Purdon Crossing to Edwards Crossing – February 1996 | TheUnion.com

Purdon Crossing to Edwards Crossing – February 1996


Difficulty level: Easy

Length: 9 miles, round trip

Map: USFS Tahoe National Forest

Do this hike year round to view the changing seasons. I’ve taken the trail to jade-green swimming holes in July, with an umbrella in February, with my wildflower guide in April and to see changing dogwood foliage in October.

A variety of habitat means a great diversity of plant life can be seen on the trail’s relatively short distance, from fiddlehead ferns and madrones to dry fields of brodiaeas to lichen-encrusted cliffs with vivid-orange dudeleya. Don’t forget your camera for a picturesque shot of the 1920s green metal Edwards Crossing bridge.

To get to the trailhead take Highway 49/20 past Nevada City to the 49 turnoff to Downieville. Stop at the Tahoe National Forest Service office at 49 and Coyote Street to pick up the inexpensive TNF map, an invaluable resource.

Turn right on North Bloomfield-Graniteville Road and snake up a mile to where it forms a T at Lake Vera-Purdon and Bloomfield roads. Turn right on Bloomfield and drive about eight miles along a ridge then descend to the South Yuba River Canyon and Edwards Crossing Bridge. Park on this side of the river; arrive early if it’s a sunny weekend day, or the parking area may be full. The trailhead is clearly marked “Purdon Crossing Trail,” behind a concrete outhouse.

Like many trails in the foothills, this one evolved from a game trail to an Indian path to a miners’ route. It rises and falls, hugging the cliff with spectacular views of the bridge, pools and opposite canyon walls. (Look for Pan’s wooden house about a mile in on the far shore – how did he build it with no discernible access road?)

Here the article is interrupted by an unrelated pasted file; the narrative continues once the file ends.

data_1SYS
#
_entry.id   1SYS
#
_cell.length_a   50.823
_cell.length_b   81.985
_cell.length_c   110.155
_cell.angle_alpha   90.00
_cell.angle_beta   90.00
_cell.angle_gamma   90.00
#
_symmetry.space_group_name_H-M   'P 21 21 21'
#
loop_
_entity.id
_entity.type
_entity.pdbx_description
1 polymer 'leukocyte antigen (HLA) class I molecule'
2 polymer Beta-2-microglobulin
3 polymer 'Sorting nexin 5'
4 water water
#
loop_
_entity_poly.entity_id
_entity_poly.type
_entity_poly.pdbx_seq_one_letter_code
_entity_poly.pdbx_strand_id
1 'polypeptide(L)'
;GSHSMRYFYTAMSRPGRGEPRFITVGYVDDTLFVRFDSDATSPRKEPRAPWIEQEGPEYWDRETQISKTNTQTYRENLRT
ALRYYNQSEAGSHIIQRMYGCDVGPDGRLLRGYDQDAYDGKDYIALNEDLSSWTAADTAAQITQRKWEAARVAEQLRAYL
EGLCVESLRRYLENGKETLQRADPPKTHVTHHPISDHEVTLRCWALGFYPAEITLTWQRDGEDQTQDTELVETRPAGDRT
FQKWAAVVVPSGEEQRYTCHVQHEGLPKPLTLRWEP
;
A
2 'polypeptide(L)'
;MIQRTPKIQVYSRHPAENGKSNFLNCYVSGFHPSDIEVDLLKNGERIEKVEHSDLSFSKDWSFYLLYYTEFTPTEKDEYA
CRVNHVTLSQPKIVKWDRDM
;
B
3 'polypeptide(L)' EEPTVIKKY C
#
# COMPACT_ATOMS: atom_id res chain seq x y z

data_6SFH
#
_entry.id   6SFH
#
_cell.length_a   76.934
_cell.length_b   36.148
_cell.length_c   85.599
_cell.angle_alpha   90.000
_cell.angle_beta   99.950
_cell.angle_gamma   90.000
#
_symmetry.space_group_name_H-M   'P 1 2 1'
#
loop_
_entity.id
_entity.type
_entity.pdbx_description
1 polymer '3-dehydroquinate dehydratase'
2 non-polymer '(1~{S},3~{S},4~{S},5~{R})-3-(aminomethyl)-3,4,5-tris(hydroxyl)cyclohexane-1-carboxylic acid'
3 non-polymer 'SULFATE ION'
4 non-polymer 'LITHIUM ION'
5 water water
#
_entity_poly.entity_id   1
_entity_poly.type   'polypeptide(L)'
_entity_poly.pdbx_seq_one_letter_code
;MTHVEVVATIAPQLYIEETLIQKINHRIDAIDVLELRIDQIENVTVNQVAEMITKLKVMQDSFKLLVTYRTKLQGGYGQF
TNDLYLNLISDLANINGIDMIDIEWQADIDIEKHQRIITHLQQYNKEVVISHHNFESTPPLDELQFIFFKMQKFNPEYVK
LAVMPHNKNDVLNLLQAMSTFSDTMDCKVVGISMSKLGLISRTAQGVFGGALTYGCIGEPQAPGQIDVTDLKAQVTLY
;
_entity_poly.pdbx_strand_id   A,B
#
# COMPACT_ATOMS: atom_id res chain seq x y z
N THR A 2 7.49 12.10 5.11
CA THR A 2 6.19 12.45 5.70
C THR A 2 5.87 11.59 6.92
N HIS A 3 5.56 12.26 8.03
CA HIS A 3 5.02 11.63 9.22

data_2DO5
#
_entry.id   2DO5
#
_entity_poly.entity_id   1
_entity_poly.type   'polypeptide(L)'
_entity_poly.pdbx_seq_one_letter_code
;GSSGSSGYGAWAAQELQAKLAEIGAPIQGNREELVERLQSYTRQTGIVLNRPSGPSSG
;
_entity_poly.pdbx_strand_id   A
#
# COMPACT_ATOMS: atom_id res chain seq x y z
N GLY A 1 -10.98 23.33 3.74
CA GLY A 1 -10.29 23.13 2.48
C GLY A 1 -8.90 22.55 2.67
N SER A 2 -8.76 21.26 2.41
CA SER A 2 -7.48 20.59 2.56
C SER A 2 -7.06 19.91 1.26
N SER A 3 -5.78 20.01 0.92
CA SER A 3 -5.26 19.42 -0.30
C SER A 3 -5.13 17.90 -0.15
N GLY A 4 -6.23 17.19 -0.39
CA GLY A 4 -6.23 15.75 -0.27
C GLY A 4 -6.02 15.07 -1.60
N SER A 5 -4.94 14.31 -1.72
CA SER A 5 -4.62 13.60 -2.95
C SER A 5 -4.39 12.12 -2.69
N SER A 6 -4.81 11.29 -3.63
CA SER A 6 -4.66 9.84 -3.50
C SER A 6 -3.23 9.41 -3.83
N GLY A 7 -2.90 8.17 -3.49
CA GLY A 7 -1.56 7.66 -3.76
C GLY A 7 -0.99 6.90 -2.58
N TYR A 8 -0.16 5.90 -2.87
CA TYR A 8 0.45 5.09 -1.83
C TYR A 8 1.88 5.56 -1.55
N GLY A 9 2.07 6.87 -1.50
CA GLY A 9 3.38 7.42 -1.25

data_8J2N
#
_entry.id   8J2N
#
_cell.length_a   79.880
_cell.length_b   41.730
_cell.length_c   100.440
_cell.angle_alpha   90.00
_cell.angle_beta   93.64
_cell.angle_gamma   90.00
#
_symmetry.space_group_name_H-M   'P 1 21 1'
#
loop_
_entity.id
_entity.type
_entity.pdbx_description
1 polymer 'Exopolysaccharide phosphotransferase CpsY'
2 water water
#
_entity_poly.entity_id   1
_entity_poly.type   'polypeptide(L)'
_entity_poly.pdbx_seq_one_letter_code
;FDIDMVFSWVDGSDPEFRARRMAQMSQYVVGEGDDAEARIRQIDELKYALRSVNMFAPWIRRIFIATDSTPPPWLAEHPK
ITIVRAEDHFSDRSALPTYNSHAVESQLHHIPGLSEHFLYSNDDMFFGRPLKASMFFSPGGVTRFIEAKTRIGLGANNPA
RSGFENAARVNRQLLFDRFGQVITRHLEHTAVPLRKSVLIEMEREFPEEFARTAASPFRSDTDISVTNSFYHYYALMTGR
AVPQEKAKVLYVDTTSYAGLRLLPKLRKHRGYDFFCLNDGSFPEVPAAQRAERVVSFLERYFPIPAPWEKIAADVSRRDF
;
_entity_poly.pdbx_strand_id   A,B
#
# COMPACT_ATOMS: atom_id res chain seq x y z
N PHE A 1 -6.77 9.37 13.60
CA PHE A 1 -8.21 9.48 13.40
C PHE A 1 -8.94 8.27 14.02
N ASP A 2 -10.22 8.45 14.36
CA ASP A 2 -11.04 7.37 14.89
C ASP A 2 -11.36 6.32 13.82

The varied habitat and freshets crossing the path makes this one of the area’s best wildflower-viewing trails. From April to August masses of bush monkey flowers, wild roses, blue dicks, ookows, poppies, leopard lilies, larkspur, false Solomon seal, columbines, bleeding hearts, cat’s paw and globe Mariposa lilies abound.

After about two miles, a trail ascends to the left marked “Rock Creek/Round Mountain Trail.” I once followed it up a series of long switchbacks to Round Mountain then had to walk back along the road to my car, a 10-plus mile ordeal I wouldn’t recommend.

In the last half mile or so, the terrain flattens out, and you see glimpses of the Purdon Bridge. Look for sandy beaches with flat sunning rocks. If it’s summer, change into the bathing suit you packed, and take a dip, snooze in the sun and a long lunch before heading back.

Note: This trail is on state and private land. Respect boundary-designating signs and the “No trespassing” signs on miners’ claims on the river frontage.

This article was originally published on 10/13/1999.

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